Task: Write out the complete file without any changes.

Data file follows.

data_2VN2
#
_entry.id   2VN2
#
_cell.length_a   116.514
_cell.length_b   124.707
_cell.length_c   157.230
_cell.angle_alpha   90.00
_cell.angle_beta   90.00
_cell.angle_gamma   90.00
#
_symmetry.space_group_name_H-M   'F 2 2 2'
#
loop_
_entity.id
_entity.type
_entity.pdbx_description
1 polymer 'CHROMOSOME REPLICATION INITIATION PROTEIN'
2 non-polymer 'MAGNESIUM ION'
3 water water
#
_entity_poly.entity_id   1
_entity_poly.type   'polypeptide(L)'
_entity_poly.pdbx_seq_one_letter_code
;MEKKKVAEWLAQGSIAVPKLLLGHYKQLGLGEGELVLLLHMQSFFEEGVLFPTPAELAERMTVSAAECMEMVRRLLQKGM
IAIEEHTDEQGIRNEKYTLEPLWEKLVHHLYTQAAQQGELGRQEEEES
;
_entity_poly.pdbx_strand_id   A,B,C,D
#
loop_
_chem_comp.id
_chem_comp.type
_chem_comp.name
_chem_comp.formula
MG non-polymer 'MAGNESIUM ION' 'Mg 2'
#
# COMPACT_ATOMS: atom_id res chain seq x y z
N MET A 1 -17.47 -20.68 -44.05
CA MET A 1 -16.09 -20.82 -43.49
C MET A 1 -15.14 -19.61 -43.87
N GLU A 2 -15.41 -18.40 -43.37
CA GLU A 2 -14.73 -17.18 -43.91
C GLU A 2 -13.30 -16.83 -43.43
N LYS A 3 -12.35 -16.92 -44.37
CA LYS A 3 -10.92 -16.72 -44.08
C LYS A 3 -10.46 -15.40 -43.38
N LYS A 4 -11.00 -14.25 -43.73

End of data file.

data_2VN2
#
_entry.id   2VN2
#
_cell.length_a   116.514
_cell.length_b   124.707
_cell.length_c   157.230
_cell.angle_alpha   90.00
_cell.angle_beta   90.00
_cell.angle_gamma   90.00
#
_symmetry.space_group_name_H-M   'F 2 2 2'
#
loop_
_entity.id
_entity.type
_entity.pdbx_description
1 polymer 'CHROMOSOME REPLICATION INITIATION PROTEIN'
2 non-polymer 'MAGNESIUM ION'
3 water water
#
_entity_poly.entity_id   1
_entity_poly.type   'polypeptide(L)'
_entity_poly.pdbx_seq_one_letter_code
;MEKKKVAEWLAQGSIAVPKLLLGHYKQLGLGEGELVLLLHMQSFFEEGVLFPTPAELAERMTVSAAECMEMVRRLLQKGM
IAIEEHTDEQGIRNEKYTLEPLWEKLVHHLYTQAAQQGELGRQEEEES
;
_entity_poly.pdbx_strand_id   A,B,C,D
#
loop_
_chem_comp.id
_chem_comp.type
_chem_comp.name
_chem_comp.formula
MG non-polymer 'MAGNESIUM ION' 'Mg 2'
#
# COMPACT_ATOMS: atom_id res chain seq x y z
N MET A 1 -17.47 -20.68 -44.05
CA MET A 1 -16.09 -20.82 -43.49
C MET A 1 -15.14 -19.61 -43.87
N GLU A 2 -15.41 -18.40 -43.37
CA GLU A 2 -14.73 -17.18 -43.91
C GLU A 2 -13.30 -16.83 -43.43
N LYS A 3 -12.35 -16.92 -44.37
CA LYS A 3 -10.92 -16.72 -44.08
C LYS A 3 -10.46 -15.40 -43.38
N LYS A 4 -11.00 -14.25 -43.73